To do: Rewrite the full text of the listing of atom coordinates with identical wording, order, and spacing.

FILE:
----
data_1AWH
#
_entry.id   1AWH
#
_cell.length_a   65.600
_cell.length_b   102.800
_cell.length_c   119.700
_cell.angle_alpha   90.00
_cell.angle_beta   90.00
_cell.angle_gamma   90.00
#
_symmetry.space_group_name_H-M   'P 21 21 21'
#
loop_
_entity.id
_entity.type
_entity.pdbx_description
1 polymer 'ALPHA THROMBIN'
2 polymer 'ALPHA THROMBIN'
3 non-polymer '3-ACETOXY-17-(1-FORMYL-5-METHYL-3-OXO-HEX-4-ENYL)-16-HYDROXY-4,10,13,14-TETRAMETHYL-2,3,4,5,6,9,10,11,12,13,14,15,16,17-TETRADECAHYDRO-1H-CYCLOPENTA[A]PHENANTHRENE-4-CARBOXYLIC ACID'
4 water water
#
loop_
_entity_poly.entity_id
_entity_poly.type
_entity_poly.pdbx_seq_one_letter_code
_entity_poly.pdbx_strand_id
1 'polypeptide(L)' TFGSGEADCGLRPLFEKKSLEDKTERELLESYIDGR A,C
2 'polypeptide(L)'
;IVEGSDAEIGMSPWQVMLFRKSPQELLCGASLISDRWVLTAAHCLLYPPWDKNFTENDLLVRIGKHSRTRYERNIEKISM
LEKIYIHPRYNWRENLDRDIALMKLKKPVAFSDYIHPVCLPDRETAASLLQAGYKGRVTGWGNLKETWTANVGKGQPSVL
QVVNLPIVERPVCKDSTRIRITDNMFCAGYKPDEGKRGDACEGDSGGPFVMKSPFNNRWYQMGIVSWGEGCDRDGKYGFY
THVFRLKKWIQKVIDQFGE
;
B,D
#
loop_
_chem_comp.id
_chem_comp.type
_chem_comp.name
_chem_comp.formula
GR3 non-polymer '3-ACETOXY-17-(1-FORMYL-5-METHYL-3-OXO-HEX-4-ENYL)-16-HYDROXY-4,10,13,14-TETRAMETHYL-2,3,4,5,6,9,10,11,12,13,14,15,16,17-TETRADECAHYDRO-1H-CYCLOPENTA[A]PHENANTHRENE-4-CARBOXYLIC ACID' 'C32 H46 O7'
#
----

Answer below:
data_1AWH
#
_entry.id   1AWH
#
_cell.length_a   65.600
_cell.length_b   102.800
_cell.length_c   119.700
_cell.angle_alpha   90.00
_cell.angle_beta   90.00
_cell.angle_gamma   90.00
#
_symmetry.space_group_name_H-M   'P 21 21 21'
#
loop_
_entity.id
_entity.type
_entity.pdbx_description
1 polymer 'ALPHA THROMBIN'
2 polymer 'ALPHA THROMBIN'
3 non-polymer '3-ACETOXY-17-(1-FORMYL-5-METHYL-3-OXO-HEX-4-ENYL)-16-HYDROXY-4,10,13,14-TETRAMETHYL-2,3,4,5,6,9,10,11,12,13,14,15,16,17-TETRADECAHYDRO-1H-CYCLOPENTA[A]PHENANTHRENE-4-CARBOXYLIC ACID'
4 water water
#
loop_
_entity_poly.entity_id
_entity_poly.type
_entity_poly.pdbx_seq_one_letter_code
_entity_poly.pdbx_strand_id
1 'polypeptide(L)' TFGSGEADCGLRPLFEKKSLEDKTERELLESYIDGR A,C
2 'polypeptide(L)'
;IVEGSDAEIGMSPWQVMLFRKSPQELLCGASLISDRWVLTAAHCLLYPPWDKNFTENDLLVRIGKHSRTRYERNIEKISM
LEKIYIHPRYNWRENLDRDIALMKLKKPVAFSDYIHPVCLPDRETAASLLQAGYKGRVTGWGNLKETWTANVGKGQPSVL
QVVNLPIVERPVCKDSTRIRITDNMFCAGYKPDEGKRGDACEGDSGGPFVMKSPFNNRWYQMGIVSWGEGCDRDGKYGFY
THVFRLKKWIQKVIDQFGE
;
B,D
#
loop_
_chem_comp.id
_chem_comp.type
_chem_comp.name
_chem_comp.formula
GR3 non-polymer '3-ACETOXY-17-(1-FORMYL-5-METHYL-3-OXO-HEX-4-ENYL)-16-HYDROXY-4,10,13,14-TETRAMETHYL-2,3,4,5,6,9,10,11,12,13,14,15,16,17-TETRADECAHYDRO-1H-CYCLOPENTA[A]PHENANTHRENE-4-CARBOXYLIC ACID' 'C32 H46 O7'
#